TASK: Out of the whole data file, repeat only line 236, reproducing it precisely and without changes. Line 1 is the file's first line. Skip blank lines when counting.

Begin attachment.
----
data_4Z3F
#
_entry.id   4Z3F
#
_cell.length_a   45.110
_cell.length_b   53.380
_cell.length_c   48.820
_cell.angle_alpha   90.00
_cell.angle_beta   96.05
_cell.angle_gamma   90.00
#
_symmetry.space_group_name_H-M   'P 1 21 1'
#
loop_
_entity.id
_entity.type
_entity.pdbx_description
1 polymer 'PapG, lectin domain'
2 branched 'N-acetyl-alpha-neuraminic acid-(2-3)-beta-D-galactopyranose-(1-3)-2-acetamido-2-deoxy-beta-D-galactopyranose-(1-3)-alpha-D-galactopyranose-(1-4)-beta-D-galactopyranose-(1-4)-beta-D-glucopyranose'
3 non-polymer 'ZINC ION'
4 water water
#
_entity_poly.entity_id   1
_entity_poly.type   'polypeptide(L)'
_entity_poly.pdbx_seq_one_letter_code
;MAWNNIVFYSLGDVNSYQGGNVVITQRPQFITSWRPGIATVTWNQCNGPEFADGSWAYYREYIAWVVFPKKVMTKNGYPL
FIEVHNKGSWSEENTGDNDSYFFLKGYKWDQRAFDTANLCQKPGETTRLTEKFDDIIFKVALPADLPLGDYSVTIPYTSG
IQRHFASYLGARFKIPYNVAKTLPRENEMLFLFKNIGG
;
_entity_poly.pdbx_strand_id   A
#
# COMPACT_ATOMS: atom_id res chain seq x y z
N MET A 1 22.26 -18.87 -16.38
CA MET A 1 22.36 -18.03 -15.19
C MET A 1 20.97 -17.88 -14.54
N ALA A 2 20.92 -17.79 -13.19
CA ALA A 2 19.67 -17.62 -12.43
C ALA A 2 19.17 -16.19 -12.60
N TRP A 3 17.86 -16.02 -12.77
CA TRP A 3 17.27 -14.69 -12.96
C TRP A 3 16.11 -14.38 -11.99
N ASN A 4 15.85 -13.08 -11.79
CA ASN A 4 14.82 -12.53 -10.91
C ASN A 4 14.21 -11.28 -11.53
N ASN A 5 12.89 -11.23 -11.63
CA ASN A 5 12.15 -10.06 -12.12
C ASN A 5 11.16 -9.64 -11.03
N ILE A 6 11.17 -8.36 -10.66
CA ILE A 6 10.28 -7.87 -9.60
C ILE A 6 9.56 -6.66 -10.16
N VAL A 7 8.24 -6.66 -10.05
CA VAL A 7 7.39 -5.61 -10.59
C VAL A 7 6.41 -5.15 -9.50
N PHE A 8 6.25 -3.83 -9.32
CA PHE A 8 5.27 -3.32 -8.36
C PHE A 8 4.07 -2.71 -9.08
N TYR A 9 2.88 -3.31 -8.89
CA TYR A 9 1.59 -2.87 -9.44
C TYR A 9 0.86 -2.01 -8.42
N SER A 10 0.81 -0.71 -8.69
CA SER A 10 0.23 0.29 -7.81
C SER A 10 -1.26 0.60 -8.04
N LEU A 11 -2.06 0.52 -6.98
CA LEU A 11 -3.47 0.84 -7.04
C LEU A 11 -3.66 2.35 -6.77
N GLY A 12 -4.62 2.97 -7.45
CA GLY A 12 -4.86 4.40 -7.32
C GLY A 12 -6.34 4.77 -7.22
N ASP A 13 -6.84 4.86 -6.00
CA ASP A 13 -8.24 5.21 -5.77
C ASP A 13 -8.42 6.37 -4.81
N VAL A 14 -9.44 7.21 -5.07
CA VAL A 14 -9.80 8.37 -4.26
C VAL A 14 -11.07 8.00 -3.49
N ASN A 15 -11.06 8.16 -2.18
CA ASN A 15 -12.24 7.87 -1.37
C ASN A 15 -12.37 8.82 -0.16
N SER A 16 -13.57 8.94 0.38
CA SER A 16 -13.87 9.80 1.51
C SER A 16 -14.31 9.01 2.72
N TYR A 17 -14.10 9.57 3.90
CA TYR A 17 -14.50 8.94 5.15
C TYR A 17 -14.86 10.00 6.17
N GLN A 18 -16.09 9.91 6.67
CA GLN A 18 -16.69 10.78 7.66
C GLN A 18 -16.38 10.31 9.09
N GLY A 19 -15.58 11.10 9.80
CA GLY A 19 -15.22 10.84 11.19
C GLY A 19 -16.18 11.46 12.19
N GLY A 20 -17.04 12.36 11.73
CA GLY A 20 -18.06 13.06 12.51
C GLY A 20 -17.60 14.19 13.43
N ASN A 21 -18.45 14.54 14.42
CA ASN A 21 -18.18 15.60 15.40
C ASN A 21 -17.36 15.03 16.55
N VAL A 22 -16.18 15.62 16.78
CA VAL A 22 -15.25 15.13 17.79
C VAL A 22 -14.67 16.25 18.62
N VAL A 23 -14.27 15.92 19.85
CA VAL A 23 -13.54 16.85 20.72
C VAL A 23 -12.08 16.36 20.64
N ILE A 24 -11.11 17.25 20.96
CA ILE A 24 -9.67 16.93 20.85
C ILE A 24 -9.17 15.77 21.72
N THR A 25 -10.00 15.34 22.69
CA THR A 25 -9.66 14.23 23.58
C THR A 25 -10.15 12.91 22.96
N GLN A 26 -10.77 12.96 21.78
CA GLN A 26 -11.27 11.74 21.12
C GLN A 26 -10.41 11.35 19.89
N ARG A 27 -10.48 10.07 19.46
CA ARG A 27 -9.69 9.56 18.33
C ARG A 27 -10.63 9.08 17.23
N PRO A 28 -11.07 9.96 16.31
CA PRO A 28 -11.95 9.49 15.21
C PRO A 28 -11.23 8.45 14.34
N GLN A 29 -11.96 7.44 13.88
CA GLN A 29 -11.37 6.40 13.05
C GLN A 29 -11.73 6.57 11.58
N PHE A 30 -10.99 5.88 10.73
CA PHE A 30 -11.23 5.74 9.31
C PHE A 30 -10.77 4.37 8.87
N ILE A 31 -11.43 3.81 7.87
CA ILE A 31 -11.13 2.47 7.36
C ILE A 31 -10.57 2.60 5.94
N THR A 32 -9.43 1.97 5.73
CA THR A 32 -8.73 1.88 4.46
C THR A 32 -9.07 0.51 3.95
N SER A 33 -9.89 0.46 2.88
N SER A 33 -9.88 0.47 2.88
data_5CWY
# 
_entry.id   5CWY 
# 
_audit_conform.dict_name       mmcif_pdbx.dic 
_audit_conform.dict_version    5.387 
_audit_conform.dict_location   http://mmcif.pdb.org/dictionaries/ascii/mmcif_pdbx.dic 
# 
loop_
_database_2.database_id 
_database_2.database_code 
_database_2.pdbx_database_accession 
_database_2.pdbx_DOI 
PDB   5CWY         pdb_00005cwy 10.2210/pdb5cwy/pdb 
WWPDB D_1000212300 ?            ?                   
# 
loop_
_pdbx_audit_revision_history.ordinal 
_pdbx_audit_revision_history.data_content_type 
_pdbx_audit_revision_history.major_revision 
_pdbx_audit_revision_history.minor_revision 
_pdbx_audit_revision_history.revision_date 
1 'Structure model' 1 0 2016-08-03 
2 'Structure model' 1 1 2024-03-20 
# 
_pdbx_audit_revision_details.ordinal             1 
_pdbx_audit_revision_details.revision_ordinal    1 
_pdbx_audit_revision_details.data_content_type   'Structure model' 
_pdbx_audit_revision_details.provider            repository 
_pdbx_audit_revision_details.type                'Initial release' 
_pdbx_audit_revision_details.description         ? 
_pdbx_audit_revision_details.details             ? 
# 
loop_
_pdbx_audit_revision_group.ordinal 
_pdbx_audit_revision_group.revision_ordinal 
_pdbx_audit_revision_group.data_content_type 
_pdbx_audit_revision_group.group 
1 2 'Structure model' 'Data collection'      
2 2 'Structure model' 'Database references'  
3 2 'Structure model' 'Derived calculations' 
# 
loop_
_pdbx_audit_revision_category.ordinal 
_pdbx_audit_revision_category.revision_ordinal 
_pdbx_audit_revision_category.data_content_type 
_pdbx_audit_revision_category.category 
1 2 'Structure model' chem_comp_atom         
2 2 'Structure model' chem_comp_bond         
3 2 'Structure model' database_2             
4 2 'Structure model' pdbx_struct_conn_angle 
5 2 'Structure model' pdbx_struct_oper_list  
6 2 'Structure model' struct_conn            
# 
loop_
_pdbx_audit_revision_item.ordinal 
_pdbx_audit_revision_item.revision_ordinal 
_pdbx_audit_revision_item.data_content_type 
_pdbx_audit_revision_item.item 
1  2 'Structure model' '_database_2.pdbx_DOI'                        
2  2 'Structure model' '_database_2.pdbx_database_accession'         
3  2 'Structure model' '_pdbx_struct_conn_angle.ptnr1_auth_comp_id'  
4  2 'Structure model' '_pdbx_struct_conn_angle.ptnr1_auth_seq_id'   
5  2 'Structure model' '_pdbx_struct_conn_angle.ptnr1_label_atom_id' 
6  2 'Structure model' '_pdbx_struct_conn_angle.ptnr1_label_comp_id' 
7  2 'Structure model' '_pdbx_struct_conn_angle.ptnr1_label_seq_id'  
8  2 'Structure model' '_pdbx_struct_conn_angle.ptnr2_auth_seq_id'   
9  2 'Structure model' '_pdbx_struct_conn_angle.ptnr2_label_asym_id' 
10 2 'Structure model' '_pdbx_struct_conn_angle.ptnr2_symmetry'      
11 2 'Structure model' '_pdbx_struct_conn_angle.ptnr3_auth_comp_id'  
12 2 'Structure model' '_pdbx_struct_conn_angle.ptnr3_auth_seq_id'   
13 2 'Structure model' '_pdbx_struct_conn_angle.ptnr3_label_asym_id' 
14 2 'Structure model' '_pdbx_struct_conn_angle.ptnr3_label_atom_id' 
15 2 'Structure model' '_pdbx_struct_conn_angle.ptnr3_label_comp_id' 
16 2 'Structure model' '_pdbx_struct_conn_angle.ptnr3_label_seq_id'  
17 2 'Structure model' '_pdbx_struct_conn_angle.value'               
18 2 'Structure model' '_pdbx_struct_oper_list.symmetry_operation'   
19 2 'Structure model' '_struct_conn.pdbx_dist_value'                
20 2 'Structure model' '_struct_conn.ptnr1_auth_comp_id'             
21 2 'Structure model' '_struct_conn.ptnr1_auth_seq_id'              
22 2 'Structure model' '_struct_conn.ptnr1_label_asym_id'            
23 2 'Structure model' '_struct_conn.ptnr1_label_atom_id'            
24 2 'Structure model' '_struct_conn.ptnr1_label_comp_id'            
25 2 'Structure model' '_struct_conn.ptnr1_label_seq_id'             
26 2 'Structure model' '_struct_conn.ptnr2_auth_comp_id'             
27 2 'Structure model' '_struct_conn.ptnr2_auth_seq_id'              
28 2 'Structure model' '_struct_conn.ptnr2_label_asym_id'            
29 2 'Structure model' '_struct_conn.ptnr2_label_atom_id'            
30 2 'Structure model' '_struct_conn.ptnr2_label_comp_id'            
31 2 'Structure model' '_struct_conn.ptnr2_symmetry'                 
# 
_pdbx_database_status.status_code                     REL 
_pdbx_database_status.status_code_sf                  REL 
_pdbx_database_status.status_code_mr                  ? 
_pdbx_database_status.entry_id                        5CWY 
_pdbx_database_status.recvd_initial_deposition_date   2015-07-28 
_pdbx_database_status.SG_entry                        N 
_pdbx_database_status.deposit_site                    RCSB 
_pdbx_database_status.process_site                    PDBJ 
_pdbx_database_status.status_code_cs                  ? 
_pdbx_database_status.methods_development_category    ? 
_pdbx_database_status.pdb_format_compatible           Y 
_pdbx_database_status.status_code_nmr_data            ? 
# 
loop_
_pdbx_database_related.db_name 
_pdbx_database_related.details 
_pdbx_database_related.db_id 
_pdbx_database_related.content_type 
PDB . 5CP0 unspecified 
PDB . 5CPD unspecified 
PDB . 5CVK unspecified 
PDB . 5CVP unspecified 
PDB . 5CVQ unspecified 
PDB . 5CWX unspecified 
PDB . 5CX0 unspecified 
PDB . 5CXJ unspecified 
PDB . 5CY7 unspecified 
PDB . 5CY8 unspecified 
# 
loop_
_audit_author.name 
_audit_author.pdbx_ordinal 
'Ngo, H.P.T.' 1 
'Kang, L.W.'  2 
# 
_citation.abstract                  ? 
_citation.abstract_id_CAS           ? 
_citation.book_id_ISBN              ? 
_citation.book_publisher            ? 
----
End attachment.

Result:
_pdbx_database_related.db_name 